Google recently updated its Gmail applications for iPhones, and those with iOS 14 gained its widget feature. But it’s quite different than what users expected. It only achieves one purpose – quick links to search, inbox, or the compose menu. Unlike Android, iPhone users won’t be able to see a quick preview of the list of e-mails they’ve received.
Users can’t delete or archive mails without launching the app or read an incoming widget, which beats the purpose of having a widget. What the widget does is offer an ‘undread’ counter, but it’s been doing that for a few years now.
Even if a part of the blame lies on Google, the other is on Apple’s shoulders since its restrictions on widgets are fairly noticeable. When Apple incorporated widgets into the latest update, they were not meant to interact as the Android widgets do. For instance, you won’t be able to skip/play/pause the music on Apple Music or Spotify’s widgets. Even checking off items from your to-do list isn’t possible unless the app is launched.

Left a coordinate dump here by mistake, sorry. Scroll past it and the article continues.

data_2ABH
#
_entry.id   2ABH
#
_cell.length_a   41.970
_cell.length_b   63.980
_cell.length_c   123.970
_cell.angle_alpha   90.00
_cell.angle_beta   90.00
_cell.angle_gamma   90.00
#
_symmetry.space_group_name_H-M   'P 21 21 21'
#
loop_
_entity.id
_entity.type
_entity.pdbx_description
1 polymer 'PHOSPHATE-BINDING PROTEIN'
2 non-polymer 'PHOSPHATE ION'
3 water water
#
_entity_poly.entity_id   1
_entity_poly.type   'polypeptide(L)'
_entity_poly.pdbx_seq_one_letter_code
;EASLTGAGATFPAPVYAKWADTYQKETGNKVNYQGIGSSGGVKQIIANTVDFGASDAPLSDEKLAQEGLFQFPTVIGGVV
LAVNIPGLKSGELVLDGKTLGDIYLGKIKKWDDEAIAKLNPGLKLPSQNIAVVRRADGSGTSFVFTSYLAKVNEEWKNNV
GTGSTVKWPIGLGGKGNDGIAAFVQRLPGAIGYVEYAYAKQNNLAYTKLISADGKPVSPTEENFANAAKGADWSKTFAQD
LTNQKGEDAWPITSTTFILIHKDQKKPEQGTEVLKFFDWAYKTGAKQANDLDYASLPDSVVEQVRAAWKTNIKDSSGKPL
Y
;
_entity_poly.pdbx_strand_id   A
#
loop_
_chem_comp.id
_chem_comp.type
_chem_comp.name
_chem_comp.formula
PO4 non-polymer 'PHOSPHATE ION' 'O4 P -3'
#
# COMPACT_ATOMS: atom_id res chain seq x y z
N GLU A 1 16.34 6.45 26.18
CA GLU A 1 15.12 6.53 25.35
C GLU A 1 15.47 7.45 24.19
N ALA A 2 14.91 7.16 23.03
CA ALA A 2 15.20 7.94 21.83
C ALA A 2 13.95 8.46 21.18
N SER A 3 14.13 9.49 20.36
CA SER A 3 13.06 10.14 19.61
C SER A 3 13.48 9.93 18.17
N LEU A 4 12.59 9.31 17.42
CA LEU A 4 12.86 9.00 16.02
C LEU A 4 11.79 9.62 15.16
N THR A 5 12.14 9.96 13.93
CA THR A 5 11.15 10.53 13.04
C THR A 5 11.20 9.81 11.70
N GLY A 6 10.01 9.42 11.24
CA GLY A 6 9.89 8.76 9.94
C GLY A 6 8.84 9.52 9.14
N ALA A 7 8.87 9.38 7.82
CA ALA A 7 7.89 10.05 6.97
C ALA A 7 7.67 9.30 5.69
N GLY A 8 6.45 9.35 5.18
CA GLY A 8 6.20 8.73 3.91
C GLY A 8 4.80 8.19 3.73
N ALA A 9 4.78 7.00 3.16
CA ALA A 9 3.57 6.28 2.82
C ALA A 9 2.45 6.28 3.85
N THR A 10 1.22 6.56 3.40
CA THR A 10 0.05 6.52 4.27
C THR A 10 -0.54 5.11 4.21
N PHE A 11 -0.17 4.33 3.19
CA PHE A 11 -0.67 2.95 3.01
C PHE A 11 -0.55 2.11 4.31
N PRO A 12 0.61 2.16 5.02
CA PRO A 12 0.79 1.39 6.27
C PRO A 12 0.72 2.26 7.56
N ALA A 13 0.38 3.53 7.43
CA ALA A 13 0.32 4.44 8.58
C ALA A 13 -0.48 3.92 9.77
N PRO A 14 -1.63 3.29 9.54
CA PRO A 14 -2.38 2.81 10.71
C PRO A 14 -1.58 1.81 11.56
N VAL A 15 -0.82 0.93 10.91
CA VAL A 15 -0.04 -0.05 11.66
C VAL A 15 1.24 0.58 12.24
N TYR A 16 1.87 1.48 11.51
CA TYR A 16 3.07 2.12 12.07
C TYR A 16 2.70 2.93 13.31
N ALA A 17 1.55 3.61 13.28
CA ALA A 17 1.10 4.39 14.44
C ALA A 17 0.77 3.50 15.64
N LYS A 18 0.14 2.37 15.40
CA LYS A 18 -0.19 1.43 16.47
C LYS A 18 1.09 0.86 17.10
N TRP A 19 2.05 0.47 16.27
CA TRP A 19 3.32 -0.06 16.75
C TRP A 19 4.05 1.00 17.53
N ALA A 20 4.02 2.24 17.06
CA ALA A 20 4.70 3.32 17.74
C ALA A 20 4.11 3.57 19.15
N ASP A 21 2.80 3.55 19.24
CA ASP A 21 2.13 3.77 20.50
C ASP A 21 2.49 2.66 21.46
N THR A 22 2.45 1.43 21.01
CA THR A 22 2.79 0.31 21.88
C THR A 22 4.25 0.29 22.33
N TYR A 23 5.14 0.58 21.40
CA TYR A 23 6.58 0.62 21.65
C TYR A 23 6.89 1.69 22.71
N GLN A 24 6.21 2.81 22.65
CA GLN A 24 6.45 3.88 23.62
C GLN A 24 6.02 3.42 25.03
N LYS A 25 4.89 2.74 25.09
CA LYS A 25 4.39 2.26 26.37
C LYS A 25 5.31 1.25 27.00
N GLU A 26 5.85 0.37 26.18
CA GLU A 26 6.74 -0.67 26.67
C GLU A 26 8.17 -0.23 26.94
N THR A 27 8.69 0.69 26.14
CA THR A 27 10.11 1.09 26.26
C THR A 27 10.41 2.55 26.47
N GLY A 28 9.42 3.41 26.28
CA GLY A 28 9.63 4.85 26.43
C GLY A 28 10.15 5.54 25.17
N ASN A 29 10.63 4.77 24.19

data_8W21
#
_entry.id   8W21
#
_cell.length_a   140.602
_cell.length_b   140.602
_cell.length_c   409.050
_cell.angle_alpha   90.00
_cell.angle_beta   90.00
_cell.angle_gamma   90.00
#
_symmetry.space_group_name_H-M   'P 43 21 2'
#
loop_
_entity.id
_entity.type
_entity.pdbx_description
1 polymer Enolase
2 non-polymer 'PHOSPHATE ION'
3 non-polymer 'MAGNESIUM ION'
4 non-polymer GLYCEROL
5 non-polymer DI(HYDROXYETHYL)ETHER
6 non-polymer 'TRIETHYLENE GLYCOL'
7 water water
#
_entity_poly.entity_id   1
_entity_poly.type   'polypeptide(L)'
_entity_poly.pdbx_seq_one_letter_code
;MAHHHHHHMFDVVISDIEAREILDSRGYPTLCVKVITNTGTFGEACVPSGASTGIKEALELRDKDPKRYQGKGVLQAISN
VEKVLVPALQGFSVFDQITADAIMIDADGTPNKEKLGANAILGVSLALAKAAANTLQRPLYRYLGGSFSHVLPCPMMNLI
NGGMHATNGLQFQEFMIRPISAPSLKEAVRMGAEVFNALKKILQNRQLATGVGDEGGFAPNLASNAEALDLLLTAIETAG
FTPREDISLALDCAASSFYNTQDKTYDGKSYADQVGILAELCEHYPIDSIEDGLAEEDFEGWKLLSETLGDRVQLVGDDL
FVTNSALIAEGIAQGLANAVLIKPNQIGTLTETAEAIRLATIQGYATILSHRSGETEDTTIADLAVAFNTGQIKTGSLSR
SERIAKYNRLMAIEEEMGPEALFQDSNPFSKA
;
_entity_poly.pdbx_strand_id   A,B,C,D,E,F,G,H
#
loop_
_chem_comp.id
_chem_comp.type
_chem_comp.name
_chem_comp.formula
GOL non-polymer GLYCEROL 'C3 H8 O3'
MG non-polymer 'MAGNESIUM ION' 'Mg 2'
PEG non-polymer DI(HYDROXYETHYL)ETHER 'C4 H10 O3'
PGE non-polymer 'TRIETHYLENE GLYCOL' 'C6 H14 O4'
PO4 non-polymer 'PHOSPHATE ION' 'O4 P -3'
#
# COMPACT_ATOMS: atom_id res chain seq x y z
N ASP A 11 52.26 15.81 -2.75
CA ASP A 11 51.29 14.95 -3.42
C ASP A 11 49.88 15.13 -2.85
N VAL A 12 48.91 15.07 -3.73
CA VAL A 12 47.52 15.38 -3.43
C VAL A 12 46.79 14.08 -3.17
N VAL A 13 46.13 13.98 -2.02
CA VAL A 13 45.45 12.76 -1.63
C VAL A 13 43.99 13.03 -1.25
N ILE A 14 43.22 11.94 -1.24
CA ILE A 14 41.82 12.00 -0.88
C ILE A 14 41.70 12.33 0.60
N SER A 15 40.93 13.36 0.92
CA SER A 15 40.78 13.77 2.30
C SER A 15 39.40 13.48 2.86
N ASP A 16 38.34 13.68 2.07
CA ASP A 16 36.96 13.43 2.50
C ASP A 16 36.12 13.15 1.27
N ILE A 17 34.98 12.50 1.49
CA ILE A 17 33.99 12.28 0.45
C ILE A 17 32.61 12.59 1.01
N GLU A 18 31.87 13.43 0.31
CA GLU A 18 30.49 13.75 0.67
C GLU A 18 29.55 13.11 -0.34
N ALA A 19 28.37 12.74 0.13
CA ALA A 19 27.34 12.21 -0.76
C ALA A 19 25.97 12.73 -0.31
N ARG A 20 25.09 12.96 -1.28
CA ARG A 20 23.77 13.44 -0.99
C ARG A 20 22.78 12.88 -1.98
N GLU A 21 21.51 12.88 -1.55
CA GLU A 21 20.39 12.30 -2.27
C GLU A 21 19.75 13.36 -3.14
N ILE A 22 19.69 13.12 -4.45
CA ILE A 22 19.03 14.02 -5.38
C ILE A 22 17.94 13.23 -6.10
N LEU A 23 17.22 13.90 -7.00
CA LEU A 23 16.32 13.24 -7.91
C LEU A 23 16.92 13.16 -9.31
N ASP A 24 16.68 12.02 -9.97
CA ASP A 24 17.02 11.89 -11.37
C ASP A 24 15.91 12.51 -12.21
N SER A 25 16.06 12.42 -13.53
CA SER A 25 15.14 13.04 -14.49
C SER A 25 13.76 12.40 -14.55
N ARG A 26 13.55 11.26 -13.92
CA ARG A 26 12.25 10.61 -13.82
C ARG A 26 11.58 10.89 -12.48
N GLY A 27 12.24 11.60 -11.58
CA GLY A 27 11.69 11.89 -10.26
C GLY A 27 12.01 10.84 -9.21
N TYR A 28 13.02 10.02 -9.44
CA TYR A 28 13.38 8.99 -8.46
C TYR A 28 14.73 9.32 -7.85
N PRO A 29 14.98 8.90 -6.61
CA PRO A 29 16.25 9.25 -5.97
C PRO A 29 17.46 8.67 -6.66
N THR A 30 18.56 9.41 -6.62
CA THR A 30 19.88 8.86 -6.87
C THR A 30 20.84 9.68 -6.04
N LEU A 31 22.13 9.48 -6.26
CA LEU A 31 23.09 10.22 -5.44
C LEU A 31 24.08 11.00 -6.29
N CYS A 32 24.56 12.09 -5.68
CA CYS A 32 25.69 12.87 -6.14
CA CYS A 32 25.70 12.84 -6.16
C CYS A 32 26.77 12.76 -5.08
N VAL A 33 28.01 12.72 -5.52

Apple’s developer’s guidelines is crystal clear on the issue: “Widgets present read-only information and don’t support interactive elements such as scrolling elements or switches.” Developers can go as far as “allowing” the widgets to refresh in the background, but it isn’t what users would envisage while keeping a widget on their home screens.
IOS 14 is the widget’s first iteration to jog your memory, whereas Android has offered widgets for over a decade now. A few updates may fix it unequivocally, but users will be stuck with widgets that show basic non-interactive information unless Apple wants to go that way.